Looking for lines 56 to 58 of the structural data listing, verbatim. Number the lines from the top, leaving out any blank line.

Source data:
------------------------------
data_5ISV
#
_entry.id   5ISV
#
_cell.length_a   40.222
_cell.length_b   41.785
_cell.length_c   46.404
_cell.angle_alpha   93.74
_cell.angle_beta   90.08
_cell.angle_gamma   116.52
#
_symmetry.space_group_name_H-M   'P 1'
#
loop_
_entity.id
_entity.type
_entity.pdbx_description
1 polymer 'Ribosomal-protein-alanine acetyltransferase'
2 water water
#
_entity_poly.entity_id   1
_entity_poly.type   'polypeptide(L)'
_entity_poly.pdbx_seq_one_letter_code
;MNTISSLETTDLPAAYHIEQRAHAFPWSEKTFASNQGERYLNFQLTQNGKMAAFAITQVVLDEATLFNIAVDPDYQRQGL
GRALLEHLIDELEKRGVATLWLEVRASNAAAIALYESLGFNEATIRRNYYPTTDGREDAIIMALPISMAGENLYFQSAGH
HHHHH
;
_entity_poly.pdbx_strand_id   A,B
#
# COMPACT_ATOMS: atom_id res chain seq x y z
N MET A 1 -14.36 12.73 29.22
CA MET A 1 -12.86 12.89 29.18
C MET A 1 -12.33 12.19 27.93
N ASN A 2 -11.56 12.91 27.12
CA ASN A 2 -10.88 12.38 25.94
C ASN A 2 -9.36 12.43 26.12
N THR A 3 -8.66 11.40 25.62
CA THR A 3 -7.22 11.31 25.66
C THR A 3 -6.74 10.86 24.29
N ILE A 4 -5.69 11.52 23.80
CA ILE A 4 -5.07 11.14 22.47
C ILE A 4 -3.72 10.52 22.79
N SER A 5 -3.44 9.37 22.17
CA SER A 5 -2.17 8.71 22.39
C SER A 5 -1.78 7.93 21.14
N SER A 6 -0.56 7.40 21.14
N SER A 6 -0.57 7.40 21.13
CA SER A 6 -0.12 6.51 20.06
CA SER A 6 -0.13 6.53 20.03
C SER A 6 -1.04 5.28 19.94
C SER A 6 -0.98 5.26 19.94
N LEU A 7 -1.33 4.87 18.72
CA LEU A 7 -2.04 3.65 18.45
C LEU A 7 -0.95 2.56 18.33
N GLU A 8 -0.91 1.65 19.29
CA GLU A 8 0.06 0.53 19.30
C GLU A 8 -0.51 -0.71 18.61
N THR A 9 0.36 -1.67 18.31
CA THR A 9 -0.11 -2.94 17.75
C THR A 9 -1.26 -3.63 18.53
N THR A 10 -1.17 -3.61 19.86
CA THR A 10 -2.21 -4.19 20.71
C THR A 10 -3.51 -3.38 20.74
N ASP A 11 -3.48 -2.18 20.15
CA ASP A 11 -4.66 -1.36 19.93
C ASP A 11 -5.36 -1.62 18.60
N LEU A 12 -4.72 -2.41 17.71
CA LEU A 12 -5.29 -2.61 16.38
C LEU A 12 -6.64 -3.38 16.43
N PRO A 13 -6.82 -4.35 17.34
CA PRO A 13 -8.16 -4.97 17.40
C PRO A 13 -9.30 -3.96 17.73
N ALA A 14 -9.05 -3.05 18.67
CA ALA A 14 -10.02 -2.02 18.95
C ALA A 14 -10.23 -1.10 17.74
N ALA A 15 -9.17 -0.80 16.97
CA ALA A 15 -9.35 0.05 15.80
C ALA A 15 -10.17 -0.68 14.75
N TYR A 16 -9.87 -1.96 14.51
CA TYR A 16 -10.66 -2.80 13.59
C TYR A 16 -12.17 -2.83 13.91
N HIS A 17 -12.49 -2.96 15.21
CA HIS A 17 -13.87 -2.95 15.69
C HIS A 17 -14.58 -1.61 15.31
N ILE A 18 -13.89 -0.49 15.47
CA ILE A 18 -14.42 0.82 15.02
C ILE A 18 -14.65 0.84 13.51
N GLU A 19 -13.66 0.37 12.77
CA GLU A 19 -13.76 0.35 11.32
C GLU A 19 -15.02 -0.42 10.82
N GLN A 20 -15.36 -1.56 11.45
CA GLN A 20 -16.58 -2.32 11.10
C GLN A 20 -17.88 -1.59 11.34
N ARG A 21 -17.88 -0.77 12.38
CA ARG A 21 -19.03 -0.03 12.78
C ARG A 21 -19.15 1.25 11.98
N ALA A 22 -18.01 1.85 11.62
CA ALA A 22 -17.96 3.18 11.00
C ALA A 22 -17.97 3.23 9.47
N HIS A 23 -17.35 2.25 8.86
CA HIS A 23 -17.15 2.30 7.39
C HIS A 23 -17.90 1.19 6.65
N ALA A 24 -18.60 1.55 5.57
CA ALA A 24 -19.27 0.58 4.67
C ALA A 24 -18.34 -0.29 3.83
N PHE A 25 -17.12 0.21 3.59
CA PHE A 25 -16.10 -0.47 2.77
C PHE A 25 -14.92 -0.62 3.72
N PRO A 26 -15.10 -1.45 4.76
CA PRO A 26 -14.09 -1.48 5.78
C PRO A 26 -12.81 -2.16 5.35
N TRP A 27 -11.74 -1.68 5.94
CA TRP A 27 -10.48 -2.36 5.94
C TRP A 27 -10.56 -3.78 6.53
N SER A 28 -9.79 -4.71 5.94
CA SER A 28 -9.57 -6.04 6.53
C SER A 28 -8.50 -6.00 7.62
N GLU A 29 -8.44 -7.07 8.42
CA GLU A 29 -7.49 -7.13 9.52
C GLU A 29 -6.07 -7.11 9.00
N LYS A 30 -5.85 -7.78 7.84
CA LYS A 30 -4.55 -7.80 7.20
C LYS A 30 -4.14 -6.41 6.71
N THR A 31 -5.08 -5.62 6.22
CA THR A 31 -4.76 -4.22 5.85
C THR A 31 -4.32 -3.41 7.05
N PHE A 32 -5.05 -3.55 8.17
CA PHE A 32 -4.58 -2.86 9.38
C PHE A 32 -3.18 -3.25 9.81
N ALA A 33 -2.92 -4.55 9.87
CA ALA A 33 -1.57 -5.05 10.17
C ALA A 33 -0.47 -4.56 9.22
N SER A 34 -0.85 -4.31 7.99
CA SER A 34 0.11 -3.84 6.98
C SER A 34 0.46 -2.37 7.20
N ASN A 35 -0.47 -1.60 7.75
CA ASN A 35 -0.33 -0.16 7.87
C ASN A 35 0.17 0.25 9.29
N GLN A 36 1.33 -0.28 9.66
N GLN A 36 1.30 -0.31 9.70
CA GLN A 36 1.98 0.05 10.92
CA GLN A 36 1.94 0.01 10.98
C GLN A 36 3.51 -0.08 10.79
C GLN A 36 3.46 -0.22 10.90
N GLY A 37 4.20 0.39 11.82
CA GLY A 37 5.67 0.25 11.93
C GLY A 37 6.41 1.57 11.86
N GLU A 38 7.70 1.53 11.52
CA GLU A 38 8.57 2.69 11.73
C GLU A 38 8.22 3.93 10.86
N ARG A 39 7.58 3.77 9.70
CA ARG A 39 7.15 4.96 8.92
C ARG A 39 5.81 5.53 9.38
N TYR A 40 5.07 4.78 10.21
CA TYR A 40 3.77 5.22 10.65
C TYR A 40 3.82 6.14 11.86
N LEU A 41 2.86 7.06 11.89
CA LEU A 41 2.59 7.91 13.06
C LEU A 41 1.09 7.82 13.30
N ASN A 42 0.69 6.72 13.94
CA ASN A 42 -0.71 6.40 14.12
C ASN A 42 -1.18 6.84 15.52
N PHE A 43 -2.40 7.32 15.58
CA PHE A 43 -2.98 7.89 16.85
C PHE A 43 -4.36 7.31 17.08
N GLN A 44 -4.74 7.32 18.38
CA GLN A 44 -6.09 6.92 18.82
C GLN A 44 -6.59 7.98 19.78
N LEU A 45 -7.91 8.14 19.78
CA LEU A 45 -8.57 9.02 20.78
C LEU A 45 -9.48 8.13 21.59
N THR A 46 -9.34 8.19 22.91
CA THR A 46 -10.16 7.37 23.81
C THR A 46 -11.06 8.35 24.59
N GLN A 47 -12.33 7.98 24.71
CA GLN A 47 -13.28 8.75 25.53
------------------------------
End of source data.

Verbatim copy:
CA GLU A 8 0.06 0.53 19.30
C GLU A 8 -0.51 -0.71 18.61
N THR A 9 0.36 -1.67 18.31